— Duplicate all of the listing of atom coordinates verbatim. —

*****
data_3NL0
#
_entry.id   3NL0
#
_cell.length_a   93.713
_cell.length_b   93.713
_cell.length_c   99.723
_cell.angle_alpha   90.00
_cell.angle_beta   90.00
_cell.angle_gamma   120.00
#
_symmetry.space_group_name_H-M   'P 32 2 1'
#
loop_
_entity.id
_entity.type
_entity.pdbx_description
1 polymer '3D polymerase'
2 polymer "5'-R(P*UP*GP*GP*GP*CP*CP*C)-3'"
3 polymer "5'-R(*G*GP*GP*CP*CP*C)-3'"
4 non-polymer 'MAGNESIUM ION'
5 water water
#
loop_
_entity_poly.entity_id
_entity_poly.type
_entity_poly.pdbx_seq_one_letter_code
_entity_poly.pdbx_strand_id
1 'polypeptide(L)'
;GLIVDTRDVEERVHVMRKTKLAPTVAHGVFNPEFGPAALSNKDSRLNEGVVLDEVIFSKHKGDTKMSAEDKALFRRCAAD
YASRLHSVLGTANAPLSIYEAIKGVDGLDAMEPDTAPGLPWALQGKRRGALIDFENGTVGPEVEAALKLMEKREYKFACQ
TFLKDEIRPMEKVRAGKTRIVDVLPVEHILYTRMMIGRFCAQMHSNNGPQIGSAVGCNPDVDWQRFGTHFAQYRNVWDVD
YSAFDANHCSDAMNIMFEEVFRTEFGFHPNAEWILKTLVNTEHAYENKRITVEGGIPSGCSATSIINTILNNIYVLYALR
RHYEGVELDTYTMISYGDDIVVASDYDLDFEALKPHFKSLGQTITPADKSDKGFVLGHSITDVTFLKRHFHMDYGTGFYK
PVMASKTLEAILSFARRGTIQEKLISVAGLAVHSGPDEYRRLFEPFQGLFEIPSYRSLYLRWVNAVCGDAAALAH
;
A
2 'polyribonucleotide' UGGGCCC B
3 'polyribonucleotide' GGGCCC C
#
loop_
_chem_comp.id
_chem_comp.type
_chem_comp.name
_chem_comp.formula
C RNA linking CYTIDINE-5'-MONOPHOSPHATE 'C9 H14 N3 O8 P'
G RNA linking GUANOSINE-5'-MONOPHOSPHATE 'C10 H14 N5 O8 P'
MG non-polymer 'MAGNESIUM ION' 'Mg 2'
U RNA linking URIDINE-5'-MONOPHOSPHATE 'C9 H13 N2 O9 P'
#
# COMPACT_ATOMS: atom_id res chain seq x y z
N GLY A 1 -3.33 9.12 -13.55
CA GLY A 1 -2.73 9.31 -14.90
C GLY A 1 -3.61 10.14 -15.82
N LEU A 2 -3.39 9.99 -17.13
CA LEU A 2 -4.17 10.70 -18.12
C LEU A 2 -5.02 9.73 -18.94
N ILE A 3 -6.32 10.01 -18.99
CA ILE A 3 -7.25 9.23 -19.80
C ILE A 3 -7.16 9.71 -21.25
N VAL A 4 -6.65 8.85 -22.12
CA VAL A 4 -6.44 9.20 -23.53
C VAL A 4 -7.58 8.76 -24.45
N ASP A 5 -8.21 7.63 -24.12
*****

data_3NL0
#
_entry.id   3NL0
#
_cell.length_a   93.713
_cell.length_b   93.713
_cell.length_c   99.723
_cell.angle_alpha   90.00
_cell.angle_beta   90.00
_cell.angle_gamma   120.00
#
_symmetry.space_group_name_H-M   'P 32 2 1'
#
loop_
_entity.id
_entity.type
_entity.pdbx_description
1 polymer '3D polymerase'
2 polymer "5'-R(P*UP*GP*GP*GP*CP*CP*C)-3'"
3 polymer "5'-R(*G*GP*GP*CP*CP*C)-3'"
4 non-polymer 'MAGNESIUM ION'
5 water water
#
loop_
_entity_poly.entity_id
_entity_poly.type
_entity_poly.pdbx_seq_one_letter_code
_entity_poly.pdbx_strand_id
1 'polypeptide(L)'
;GLIVDTRDVEERVHVMRKTKLAPTVAHGVFNPEFGPAALSNKDSRLNEGVVLDEVIFSKHKGDTKMSAEDKALFRRCAAD
YASRLHSVLGTANAPLSIYEAIKGVDGLDAMEPDTAPGLPWALQGKRRGALIDFENGTVGPEVEAALKLMEKREYKFACQ
TFLKDEIRPMEKVRAGKTRIVDVLPVEHILYTRMMIGRFCAQMHSNNGPQIGSAVGCNPDVDWQRFGTHFAQYRNVWDVD
YSAFDANHCSDAMNIMFEEVFRTEFGFHPNAEWILKTLVNTEHAYENKRITVEGGIPSGCSATSIINTILNNIYVLYALR
RHYEGVELDTYTMISYGDDIVVASDYDLDFEALKPHFKSLGQTITPADKSDKGFVLGHSITDVTFLKRHFHMDYGTGFYK
PVMASKTLEAILSFARRGTIQEKLISVAGLAVHSGPDEYRRLFEPFQGLFEIPSYRSLYLRWVNAVCGDAAALAH
;
A
2 'polyribonucleotide' UGGGCCC B
3 'polyribonucleotide' GGGCCC C
#
loop_
_chem_comp.id
_chem_comp.type
_chem_comp.name
_chem_comp.formula
C RNA linking CYTIDINE-5'-MONOPHOSPHATE 'C9 H14 N3 O8 P'
G RNA linking GUANOSINE-5'-MONOPHOSPHATE 'C10 H14 N5 O8 P'
MG non-polymer 'MAGNESIUM ION' 'Mg 2'
U RNA linking URIDINE-5'-MONOPHOSPHATE 'C9 H13 N2 O9 P'
#
# COMPACT_ATOMS: atom_id res chain seq x y z
N GLY A 1 -3.33 9.12 -13.55
CA GLY A 1 -2.73 9.31 -14.90
C GLY A 1 -3.61 10.14 -15.82
N LEU A 2 -3.39 9.99 -17.13
CA LEU A 2 -4.17 10.70 -18.12
C LEU A 2 -5.02 9.73 -18.94
N ILE A 3 -6.32 10.01 -18.99
CA ILE A 3 -7.25 9.23 -19.80
C ILE A 3 -7.16 9.71 -21.25
N VAL A 4 -6.65 8.85 -22.12
CA VAL A 4 -6.44 9.20 -23.53
C VAL A 4 -7.58 8.76 -24.45
N ASP A 5 -8.21 7.63 -24.12